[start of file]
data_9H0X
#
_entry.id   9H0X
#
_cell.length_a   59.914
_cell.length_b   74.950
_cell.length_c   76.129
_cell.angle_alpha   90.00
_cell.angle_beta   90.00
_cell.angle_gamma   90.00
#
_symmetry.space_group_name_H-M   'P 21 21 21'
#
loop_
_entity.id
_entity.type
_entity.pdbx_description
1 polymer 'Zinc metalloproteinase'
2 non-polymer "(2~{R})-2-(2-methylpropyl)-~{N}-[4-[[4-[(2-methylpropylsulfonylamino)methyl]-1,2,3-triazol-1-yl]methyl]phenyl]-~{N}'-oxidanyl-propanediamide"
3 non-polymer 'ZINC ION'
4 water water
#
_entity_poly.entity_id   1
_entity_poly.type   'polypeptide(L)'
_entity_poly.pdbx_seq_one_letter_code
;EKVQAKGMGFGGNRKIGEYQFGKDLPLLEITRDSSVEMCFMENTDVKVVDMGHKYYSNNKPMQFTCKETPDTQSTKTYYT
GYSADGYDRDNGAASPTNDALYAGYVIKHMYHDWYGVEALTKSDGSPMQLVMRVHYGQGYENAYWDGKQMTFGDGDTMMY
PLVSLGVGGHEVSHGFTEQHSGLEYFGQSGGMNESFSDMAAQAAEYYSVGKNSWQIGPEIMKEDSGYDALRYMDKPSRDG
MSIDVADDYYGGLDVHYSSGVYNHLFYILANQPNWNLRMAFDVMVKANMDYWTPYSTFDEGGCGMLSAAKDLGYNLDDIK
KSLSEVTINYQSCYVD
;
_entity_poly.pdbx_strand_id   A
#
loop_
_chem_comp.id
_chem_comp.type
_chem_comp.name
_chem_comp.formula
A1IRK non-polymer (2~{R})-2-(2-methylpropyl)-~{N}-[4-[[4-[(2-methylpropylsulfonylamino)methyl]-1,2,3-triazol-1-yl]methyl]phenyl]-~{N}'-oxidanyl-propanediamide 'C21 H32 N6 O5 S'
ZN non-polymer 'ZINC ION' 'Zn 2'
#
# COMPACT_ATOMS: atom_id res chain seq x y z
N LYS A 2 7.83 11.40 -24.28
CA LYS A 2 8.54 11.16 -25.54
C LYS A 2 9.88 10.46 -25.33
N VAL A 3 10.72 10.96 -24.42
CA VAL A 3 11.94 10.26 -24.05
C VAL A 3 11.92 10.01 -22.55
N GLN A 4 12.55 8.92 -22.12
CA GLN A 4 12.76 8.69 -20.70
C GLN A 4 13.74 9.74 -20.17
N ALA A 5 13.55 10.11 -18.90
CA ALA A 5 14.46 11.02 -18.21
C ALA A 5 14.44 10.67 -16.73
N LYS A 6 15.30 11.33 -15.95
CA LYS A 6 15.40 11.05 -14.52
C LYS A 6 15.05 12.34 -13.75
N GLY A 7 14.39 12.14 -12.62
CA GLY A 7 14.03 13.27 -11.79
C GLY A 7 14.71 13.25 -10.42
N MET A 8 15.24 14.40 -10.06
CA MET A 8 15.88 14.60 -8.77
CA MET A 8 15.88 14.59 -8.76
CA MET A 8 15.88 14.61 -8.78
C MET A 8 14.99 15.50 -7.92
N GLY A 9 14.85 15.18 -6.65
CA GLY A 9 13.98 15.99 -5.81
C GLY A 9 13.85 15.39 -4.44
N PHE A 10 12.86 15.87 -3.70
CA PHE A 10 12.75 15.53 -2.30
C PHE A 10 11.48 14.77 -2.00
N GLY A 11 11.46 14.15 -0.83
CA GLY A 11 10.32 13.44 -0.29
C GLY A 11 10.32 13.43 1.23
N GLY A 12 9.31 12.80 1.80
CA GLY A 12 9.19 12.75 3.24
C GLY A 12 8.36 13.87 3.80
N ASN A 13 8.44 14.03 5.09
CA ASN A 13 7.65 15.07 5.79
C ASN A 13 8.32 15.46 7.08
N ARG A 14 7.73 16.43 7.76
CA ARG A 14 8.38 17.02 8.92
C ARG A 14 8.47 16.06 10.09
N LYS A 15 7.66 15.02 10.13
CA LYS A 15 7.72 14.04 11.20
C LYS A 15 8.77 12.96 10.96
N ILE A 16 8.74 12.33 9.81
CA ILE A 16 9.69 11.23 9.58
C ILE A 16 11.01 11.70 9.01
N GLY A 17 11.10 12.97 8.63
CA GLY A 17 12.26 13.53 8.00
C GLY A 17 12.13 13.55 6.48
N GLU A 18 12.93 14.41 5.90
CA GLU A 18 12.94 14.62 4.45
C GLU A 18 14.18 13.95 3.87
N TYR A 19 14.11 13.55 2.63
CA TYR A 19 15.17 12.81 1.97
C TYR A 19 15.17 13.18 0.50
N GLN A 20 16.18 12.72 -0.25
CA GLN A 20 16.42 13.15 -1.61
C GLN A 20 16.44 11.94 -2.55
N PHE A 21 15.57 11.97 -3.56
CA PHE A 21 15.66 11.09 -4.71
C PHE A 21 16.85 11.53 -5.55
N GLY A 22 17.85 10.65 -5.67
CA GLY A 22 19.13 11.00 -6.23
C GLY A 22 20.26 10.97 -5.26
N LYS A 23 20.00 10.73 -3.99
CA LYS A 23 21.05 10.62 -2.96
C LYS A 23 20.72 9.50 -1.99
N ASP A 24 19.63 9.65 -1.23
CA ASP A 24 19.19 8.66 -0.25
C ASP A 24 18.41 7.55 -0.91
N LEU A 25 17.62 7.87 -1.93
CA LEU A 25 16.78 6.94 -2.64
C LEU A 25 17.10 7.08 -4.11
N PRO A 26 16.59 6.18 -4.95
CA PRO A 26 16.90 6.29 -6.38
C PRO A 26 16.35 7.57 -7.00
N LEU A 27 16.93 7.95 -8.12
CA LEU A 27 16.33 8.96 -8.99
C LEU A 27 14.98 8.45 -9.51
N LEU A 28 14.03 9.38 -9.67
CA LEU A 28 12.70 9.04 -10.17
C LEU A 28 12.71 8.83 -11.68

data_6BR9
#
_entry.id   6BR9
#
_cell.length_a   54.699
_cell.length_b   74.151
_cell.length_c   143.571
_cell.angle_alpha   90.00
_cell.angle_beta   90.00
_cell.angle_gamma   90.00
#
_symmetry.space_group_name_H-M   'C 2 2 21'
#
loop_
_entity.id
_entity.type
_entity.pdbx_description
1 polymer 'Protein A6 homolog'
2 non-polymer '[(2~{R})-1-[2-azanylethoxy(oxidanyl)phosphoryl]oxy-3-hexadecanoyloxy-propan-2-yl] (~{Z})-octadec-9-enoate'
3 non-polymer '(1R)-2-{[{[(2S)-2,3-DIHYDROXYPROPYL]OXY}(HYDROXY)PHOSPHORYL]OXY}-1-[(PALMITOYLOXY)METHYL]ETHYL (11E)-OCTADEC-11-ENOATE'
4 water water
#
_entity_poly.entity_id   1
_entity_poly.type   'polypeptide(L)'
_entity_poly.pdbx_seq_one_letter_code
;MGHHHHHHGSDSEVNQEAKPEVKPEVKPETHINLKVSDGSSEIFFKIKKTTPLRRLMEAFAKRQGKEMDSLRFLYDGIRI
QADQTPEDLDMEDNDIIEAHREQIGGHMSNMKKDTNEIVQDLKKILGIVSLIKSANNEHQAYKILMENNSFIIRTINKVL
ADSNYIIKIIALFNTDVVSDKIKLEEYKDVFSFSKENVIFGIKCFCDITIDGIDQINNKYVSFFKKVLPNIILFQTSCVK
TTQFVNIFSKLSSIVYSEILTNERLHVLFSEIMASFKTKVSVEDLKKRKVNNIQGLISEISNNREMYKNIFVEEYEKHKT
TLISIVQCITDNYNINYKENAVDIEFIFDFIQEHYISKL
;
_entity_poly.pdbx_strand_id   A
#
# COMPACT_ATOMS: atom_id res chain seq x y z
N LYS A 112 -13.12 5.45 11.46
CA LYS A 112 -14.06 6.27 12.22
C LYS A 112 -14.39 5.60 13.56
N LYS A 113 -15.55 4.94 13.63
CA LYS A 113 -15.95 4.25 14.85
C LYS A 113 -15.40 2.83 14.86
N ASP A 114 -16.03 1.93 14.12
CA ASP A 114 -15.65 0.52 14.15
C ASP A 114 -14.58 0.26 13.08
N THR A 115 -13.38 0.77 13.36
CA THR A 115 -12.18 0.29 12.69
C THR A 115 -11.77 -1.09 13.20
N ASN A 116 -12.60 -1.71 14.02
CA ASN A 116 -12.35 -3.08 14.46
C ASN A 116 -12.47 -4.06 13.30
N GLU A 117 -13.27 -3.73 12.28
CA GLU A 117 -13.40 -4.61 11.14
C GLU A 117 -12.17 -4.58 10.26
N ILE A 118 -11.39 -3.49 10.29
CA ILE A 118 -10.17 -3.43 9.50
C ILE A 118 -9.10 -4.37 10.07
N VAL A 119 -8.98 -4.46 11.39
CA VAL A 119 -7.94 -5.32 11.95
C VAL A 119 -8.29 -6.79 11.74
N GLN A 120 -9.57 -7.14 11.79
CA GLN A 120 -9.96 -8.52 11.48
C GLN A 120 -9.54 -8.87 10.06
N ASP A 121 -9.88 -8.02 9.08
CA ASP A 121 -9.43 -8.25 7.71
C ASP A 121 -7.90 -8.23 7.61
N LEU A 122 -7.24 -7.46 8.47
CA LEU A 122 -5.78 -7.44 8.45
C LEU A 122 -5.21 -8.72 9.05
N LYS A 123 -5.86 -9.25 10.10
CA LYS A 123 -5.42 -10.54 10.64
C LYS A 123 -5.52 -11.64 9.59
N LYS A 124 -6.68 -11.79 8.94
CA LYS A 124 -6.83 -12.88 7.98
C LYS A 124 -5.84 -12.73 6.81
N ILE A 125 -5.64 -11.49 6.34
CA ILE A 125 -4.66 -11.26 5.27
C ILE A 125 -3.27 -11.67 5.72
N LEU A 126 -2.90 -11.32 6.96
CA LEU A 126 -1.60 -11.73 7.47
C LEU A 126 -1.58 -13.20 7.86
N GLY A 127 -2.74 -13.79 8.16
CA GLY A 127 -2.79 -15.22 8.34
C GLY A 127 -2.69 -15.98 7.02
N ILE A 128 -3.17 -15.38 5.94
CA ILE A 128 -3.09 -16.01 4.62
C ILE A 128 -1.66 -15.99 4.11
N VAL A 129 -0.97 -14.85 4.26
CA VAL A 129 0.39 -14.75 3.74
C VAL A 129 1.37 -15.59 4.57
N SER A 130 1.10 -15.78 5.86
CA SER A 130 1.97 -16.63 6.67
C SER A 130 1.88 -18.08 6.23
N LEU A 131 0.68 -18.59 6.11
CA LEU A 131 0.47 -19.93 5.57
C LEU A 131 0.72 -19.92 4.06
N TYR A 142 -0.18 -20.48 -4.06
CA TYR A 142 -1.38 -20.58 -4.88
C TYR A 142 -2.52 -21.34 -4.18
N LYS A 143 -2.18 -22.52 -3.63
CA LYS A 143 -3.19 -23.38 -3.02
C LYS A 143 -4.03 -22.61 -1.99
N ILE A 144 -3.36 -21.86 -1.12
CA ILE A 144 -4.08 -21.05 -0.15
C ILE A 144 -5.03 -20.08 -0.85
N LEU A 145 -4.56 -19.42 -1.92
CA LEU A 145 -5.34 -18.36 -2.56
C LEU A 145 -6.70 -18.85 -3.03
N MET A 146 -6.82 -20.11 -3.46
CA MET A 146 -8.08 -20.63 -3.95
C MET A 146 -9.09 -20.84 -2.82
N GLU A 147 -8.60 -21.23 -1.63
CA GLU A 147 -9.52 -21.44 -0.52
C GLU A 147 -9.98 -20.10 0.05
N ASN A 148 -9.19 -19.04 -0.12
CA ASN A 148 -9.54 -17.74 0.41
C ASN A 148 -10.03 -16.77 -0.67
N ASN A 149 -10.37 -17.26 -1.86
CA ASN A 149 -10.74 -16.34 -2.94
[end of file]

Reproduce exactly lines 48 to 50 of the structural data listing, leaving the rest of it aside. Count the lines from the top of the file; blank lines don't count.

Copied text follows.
C VAL A 3 11.92 10.01 -22.55
N GLN A 4 12.55 8.92 -22.12
CA GLN A 4 12.76 8.69 -20.70